In the wake of COVID-19, hospitals are experiencing a marked shortage of medical supplies. Notably, infusion pump supplies—used to deliver fluid and medication critical in treating complex patients—are also growing short. In April, the Institute for Safe Medication Practices (ISMP) concluded that health care organizations were indeed having trouble accessing enough infusion supplies or expecting shortages. 
Preparing against potential shortages requires transparency, and the CARES Act signed into law in March 2020 grants the FDA authority to help prevent or mitigate medical supply shortages during a public health emergency. This law requires manufacturers to notify the FDA of a meaningful disruption in the medical device supply chain.  Additionally, the FDA and ISMP have provided pointed solutions and alternatives in anticipation of infusion pump shortages.
Innovation: A Solution to Shortages
Manufacturing solutions required to fix the stockpile shortage entail changes in the design and production of infusion pumps and accessory devices. As a response, the FDA is allowing infusion pump makers to make low-risk or moderate-risk changes to the devices without submitting a new 510(k). 
This policy encourages device manufacturers to propose modifications to design, indication, material, energy source, or manufacturing process with a goal of increasing availability of medical supplies, as well as to create better remote monitoring capabilities.  And the industry as a whole has been granted flexibility to add production lines or manufacture at alternative sites with different equipment. 
Examples include changes to motors or other components used in infusion pumps, which may be provided by an alternate supplier; use of infusion pumps for patient populations not referenced in the device labeling (e.g., adults may use pumps indicated for pediatric patients); and adapting pumps not originally intended for ground or air transport for use in emergency or ambulatory care.  The FDA is further advocating a push to modify current infusion technology to be operated and monitored remotely.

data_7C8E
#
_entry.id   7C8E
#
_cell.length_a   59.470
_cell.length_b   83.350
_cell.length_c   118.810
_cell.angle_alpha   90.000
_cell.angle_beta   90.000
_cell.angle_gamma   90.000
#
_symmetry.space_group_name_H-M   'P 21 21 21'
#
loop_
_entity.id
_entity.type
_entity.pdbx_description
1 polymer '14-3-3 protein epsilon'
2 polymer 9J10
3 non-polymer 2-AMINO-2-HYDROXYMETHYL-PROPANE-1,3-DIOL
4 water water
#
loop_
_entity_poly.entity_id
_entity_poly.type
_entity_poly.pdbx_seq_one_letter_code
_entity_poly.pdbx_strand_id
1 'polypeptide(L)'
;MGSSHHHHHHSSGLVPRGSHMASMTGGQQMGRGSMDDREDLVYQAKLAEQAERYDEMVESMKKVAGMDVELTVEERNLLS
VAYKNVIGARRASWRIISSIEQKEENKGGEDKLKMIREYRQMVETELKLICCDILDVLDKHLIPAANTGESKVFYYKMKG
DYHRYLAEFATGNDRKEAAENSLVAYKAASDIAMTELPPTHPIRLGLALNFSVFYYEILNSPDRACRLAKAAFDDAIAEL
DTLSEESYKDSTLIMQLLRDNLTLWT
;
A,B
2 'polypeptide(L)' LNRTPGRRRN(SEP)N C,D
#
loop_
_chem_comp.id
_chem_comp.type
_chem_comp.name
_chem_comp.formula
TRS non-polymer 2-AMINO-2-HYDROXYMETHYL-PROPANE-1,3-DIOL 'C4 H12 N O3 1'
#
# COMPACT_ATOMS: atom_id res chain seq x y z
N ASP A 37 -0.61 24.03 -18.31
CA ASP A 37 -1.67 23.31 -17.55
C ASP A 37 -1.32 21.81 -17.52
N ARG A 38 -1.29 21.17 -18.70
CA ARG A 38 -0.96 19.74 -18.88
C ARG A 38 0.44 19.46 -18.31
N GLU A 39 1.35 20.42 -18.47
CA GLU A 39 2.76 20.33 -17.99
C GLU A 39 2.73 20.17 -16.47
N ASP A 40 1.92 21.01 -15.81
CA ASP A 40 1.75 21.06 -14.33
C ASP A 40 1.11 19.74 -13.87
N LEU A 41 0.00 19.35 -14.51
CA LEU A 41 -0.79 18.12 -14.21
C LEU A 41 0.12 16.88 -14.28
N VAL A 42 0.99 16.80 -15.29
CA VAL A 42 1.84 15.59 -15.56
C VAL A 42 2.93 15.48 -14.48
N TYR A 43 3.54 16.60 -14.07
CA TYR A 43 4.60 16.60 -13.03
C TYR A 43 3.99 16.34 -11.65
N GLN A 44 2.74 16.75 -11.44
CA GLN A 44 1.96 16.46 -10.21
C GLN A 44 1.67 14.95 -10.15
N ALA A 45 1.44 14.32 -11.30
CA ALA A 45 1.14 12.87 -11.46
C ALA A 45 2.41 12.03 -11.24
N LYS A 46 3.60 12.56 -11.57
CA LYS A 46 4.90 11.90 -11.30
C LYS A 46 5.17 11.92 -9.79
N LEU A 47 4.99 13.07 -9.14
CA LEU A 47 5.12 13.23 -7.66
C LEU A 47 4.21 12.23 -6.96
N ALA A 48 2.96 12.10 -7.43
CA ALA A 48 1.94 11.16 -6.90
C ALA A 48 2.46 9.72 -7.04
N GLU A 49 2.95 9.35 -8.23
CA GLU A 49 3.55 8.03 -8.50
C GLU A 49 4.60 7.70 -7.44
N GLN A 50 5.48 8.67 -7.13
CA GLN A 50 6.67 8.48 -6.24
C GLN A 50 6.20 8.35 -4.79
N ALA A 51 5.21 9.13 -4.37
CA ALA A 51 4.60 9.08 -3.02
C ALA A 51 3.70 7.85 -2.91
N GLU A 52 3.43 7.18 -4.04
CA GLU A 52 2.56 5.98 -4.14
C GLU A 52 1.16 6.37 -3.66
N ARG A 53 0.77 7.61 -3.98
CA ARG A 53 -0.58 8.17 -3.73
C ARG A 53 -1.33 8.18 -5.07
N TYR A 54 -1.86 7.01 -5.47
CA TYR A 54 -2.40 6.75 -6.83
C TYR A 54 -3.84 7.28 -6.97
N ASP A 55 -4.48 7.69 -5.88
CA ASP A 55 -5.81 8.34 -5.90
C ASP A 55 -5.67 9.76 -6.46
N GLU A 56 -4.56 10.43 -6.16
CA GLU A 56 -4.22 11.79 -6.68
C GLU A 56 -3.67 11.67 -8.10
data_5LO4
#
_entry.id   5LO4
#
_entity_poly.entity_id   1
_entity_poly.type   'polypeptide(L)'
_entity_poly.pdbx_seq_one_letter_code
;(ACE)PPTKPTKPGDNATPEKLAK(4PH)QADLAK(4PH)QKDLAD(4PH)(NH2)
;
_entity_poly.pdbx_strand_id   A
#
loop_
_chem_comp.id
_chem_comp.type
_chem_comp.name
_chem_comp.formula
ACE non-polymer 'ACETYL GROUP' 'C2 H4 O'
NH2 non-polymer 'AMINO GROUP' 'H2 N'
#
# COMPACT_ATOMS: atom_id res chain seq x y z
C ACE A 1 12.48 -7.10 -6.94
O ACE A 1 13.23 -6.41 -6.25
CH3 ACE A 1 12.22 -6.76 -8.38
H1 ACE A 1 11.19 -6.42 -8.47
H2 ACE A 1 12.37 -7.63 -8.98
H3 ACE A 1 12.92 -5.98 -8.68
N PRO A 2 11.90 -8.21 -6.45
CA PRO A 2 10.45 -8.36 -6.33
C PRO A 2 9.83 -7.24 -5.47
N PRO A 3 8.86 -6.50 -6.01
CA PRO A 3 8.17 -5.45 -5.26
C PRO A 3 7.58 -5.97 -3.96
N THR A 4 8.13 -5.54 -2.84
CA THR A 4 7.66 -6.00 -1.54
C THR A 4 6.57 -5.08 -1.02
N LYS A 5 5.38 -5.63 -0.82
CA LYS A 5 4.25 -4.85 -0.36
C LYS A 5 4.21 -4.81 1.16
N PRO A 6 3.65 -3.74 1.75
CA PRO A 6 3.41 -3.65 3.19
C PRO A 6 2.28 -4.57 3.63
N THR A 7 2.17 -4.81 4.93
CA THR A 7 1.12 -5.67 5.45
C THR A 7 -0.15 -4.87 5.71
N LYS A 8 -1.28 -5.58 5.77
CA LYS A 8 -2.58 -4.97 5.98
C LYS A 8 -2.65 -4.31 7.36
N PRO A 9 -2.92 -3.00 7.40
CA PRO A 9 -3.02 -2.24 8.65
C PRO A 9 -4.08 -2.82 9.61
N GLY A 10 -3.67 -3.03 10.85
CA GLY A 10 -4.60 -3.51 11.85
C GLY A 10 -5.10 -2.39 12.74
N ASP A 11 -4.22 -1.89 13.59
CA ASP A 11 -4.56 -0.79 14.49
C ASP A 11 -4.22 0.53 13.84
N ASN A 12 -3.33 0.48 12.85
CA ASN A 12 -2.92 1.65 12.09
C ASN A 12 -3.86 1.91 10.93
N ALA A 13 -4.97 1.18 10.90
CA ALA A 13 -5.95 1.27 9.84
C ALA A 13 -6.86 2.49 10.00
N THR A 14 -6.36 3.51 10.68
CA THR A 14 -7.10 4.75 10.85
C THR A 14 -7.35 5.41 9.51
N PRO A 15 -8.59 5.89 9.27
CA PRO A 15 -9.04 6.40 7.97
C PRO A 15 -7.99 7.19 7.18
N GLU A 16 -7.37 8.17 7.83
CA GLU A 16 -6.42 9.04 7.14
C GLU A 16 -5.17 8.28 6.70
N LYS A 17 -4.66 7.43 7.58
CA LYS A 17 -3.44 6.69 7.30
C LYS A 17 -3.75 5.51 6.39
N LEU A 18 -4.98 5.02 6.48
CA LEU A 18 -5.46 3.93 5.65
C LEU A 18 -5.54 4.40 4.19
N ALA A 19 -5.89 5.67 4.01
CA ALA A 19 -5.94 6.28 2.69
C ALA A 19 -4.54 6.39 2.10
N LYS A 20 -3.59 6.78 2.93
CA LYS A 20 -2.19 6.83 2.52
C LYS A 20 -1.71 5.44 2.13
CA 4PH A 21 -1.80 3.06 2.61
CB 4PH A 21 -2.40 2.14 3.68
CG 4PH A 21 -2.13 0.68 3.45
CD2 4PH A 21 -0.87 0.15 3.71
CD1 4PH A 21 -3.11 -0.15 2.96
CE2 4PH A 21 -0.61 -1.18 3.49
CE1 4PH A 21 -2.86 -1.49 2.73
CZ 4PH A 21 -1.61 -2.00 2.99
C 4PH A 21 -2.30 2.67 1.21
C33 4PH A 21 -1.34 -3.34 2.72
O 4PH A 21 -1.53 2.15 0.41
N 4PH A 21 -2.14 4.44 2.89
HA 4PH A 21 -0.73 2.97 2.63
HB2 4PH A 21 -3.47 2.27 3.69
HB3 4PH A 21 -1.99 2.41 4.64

Smart Pump Alternatives
Health care organizations experiencing or anticipating a shortage of infusion pumps should consider alternative setups such as gravity flow infusion and syringe pumps and allocate smart pumps on a basis of specified medication and patient criteria.
The ISMP recommends taking inventory of all pumps, searching on and off-site settings, including interventional radiology departments, perioperative units, ambulatory care/procedural areas, and surgery centers.  In addition, due to the postponement of many elective procedures, unused anesthesia supplies can be found, including syringe pumps. 
Health care organizations should furthermore identify medications that rely on smart infusion pumps for delivery and outline patient requirements (e.g., age, comorbidities, vascular access).  Careful allocation of equipment should be based on these criteria; patients may be switched to oral therapies if appropriate. 
Smart pump alternatives may include gravity infusions (for IV hydration, some IV antibiotics, and medications that are not high alert), tubing with IV flow rate regulators (such as DIAL-A-FLOW), or available add-on regulators.  Consider using an electronic drop counter with an alert system in tandem with a standard rate regulator to augment monitoring. This pairing will provide an alternative to the primary pump features of rate regulation and monitoring that traditional unassisted gravity infusions lack. Other infusion devices that may be adapted in an emergency setting are volumetric burette tubing, elastomeric devices, and non-electronic-rate controllers. 
However, all these supplies may run short in the future, and ensuring access to infusion pumps relies on collaboration between health care organizations, manufacturers, and the national stockpile to plan and guide production for emergency preparedness.